Landri Taylor
Landri Taylor

With only Taylor and Jefferson left in the final pool, Seawell on Saturday said she still was committed to make her final selection from the pool of nine candidates – a concession she made earlier to keep board members Jimenez, Andrea Merida and Jeannie Kaplan involved in the process.

Taylor was expected to be sworn into office at the board’s regular meeting Thursday.

Several major issues are coming up that Taylor will consider, including revisions to the Denver Plan, which guides DPS in key decisions and work on a modified consent decree, which governs how the district deals with English Language Learners.

Prior to taking the helm of the Urban League, Taylor was vice president of community affairs for Forest City Stapleton, the development company behind the mixed-use neighborhood. In that job, he was responsible for small business development, job training and outreach to minority-owned and woman-owned businesses.

Taylor has served on numerous boards and commissions. In 1998, he co-chaired Denver’s successful $100 million neighborhood bond campaign. He also served as board treasurer on the Regional Transportation District Board and as chair of the Denver Democratic Party from 1997 to 1999.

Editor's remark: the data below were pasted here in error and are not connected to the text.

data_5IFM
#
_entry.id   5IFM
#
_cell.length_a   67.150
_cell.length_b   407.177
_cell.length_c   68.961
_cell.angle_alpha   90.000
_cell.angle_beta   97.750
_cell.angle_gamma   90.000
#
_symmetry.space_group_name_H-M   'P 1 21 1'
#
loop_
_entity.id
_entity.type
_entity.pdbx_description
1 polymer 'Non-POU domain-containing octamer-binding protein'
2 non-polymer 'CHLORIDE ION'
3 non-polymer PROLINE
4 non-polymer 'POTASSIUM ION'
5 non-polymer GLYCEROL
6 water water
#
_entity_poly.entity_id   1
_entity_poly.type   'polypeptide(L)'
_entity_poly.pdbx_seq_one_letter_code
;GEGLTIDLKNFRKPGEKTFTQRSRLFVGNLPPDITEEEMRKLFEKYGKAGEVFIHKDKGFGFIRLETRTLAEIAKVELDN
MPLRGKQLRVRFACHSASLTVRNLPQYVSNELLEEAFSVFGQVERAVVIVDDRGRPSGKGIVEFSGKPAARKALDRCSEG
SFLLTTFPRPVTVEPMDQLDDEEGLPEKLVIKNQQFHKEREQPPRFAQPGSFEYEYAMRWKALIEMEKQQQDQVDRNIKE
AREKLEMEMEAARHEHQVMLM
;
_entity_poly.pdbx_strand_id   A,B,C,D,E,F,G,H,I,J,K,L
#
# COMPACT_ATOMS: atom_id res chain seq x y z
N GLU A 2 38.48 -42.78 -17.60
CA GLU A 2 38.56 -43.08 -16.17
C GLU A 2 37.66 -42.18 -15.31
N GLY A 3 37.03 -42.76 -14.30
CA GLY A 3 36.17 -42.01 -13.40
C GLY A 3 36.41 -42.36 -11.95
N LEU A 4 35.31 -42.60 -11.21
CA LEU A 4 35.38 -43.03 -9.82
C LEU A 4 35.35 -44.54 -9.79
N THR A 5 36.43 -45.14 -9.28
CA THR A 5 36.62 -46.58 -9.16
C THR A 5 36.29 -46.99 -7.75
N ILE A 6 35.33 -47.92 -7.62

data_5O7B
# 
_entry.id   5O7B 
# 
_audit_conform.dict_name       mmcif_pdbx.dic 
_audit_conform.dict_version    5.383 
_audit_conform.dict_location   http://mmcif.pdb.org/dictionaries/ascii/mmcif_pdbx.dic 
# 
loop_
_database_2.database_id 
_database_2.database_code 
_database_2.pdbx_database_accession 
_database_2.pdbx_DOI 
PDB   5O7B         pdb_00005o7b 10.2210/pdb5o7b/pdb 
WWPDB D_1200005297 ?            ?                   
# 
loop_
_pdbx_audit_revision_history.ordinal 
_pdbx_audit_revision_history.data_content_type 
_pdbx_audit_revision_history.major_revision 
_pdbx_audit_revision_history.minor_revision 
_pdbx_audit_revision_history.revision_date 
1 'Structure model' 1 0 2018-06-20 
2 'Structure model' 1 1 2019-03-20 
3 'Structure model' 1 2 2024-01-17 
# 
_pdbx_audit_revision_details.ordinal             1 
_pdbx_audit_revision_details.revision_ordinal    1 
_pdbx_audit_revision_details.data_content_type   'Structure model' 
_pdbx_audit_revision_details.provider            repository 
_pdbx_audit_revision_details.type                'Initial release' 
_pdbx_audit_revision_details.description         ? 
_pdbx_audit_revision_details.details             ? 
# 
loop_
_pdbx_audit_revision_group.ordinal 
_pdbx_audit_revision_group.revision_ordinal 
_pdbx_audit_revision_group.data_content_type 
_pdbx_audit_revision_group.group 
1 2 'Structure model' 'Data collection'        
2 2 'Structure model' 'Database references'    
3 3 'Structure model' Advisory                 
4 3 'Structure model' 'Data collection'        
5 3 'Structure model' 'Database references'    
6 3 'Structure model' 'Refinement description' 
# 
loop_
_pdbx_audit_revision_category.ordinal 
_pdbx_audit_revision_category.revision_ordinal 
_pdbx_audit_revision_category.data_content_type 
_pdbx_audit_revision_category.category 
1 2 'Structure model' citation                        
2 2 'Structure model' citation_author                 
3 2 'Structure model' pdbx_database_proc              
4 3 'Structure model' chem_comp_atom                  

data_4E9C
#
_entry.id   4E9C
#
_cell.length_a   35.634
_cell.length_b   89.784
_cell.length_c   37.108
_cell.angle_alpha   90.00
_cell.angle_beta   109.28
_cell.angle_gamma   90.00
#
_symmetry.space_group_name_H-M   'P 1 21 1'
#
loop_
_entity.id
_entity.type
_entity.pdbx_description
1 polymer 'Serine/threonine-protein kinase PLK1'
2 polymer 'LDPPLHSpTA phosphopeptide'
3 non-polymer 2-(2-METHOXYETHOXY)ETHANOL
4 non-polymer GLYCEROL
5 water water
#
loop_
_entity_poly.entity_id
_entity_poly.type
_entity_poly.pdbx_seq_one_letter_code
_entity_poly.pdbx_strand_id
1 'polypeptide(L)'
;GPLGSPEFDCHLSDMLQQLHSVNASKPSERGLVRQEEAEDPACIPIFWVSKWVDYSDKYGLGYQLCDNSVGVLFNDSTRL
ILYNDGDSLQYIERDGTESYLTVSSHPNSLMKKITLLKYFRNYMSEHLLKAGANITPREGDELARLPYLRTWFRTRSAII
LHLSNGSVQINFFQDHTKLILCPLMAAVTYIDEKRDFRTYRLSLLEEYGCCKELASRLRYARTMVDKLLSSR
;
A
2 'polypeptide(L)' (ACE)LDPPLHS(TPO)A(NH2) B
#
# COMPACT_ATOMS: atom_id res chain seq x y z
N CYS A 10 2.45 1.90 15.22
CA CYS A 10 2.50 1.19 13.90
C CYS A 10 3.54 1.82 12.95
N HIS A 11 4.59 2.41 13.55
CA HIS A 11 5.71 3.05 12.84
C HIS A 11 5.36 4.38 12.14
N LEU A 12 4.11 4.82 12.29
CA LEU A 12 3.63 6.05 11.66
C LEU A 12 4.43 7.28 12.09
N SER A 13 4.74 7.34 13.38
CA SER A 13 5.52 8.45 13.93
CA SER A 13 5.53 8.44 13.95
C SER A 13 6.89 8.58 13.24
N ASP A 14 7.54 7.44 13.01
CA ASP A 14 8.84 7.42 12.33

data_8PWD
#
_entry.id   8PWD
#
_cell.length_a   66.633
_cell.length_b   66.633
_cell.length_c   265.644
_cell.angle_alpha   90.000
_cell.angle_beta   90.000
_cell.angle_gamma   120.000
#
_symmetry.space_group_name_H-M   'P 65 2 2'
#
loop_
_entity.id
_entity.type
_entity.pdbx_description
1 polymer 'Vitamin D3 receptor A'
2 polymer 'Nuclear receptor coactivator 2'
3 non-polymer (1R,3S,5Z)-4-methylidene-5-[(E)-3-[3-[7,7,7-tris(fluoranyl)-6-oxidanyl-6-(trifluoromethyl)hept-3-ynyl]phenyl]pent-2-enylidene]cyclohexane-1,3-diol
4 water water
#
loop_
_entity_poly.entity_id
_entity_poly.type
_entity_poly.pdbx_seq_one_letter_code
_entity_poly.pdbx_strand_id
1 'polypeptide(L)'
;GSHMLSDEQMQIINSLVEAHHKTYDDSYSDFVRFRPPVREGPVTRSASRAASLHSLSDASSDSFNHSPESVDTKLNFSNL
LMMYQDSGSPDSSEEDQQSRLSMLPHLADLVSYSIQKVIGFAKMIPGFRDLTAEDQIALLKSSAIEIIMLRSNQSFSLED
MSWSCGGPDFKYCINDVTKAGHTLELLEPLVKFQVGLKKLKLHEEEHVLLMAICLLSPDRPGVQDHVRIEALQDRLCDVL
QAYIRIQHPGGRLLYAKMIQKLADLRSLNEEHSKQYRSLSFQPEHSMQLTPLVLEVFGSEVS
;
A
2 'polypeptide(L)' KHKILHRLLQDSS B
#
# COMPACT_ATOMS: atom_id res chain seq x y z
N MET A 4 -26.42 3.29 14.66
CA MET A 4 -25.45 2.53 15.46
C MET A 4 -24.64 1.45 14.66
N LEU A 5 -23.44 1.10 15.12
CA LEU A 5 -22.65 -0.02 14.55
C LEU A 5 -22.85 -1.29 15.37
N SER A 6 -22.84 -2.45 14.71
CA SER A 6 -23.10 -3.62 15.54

a 'meaningful' education?

How a Colorado court case could change how public schools everywhere serve students with special needs

Dougco headquarters in Castle Rock (John Leyba/The Denver Post).

The U.S. Supreme Court on Wednesday grappled with the question of what kind of education public schools must provide students with disabilities, hearing arguments in a case that originated with a complaint against a suburban Denver school district and that could have profound implications nationwide.

The case involves a student diagnosed with autism and attention deficit/hyperactive disorder. His parents pulled him out of his Douglas County elementary school, saying he wasn’t making enough progress and the district’s response was lacking.

They enrolled the boy in a private school for children with autism and asked the district to reimburse them for the tuition, arguing their son was due a “free appropriate public education” as required by the 1975 Individuals with Disabilities Education Act.

The law spells out the requirements states must meet to receive federal money to educate special-needs students. The district declined, saying it had met the standard of the law.

The family eventually filed a lawsuit against the district. Lower courts all sided with the district, reasoning that it had provided the child “some” educational benefit — the standard cited in the federal statute at issue.

Lower courts across the nation have varied in their definition of the proper standard. The high court arguments Wednesday centered on whether “some” benefit was good enough, or whether special-needs students deserve a more “meaningful” benefit.